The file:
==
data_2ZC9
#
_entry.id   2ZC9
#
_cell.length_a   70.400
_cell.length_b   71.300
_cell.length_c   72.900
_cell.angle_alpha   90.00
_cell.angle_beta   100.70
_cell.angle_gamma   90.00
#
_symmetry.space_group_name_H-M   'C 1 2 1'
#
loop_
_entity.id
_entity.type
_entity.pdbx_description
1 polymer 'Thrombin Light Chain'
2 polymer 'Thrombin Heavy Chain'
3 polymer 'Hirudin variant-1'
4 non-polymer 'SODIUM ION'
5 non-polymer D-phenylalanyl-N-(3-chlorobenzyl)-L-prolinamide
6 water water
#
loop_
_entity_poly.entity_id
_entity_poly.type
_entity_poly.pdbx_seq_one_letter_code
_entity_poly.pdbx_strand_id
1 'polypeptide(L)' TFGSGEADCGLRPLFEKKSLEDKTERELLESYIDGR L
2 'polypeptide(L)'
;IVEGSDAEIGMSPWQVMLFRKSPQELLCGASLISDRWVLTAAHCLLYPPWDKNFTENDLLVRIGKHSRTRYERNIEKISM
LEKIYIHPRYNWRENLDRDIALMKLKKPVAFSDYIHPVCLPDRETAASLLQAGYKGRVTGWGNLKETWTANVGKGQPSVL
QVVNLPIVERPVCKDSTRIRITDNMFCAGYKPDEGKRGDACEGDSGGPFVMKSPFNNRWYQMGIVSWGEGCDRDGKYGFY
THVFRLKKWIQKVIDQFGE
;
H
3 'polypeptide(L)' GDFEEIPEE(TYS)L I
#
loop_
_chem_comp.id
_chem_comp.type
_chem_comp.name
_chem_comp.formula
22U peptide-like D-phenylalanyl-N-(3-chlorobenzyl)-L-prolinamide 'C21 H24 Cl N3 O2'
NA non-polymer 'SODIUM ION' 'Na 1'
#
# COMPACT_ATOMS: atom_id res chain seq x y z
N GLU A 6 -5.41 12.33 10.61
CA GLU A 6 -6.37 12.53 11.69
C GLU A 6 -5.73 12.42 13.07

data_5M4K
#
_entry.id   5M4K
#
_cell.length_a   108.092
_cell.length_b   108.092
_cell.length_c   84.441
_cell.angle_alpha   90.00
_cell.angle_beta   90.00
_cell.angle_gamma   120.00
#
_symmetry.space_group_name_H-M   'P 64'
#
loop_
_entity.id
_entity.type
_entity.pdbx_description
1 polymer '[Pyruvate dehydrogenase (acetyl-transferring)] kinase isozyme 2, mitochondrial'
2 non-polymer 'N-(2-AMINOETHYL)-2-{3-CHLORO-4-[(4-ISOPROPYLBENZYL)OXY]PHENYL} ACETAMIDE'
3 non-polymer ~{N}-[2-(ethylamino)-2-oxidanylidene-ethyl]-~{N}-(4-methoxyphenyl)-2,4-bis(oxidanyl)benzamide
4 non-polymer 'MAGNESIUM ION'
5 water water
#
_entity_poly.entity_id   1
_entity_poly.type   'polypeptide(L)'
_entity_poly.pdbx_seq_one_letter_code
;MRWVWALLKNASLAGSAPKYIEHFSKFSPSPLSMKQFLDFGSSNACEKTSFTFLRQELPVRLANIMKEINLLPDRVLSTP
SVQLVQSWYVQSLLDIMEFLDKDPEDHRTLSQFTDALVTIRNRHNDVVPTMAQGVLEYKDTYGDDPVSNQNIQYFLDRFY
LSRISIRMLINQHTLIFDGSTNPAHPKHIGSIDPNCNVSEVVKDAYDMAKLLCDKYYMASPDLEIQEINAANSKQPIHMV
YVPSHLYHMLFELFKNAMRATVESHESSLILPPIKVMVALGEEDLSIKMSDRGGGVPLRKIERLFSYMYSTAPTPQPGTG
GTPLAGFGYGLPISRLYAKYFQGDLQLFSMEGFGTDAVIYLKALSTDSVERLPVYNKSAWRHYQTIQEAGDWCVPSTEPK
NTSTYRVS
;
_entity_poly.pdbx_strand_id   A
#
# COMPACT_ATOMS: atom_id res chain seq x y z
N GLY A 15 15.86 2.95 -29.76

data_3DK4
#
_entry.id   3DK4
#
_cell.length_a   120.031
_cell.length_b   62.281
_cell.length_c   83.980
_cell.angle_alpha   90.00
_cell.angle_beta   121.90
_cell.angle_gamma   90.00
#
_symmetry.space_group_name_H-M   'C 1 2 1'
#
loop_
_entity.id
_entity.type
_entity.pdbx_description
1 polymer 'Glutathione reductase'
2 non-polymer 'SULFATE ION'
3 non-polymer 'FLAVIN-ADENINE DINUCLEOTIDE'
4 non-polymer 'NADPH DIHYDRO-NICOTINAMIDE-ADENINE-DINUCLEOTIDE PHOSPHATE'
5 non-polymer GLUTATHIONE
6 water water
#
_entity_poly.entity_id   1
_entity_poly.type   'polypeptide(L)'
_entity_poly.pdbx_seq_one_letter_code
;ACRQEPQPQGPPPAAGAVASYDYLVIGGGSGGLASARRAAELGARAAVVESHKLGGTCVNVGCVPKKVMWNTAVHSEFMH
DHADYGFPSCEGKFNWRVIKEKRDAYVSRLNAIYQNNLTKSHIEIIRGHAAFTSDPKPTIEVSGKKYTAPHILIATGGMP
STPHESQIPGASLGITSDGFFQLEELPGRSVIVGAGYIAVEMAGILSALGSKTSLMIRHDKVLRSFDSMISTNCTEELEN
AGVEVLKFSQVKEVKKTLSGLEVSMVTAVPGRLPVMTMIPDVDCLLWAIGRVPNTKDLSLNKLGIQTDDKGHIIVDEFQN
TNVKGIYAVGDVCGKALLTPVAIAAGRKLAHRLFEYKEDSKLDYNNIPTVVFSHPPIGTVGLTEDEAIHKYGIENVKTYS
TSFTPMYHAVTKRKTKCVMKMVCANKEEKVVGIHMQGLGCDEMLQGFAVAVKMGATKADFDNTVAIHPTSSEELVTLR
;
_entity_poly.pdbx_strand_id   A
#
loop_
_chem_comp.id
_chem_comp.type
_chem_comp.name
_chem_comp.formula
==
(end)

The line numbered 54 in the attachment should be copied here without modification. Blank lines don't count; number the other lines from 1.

_entry.id   5M4K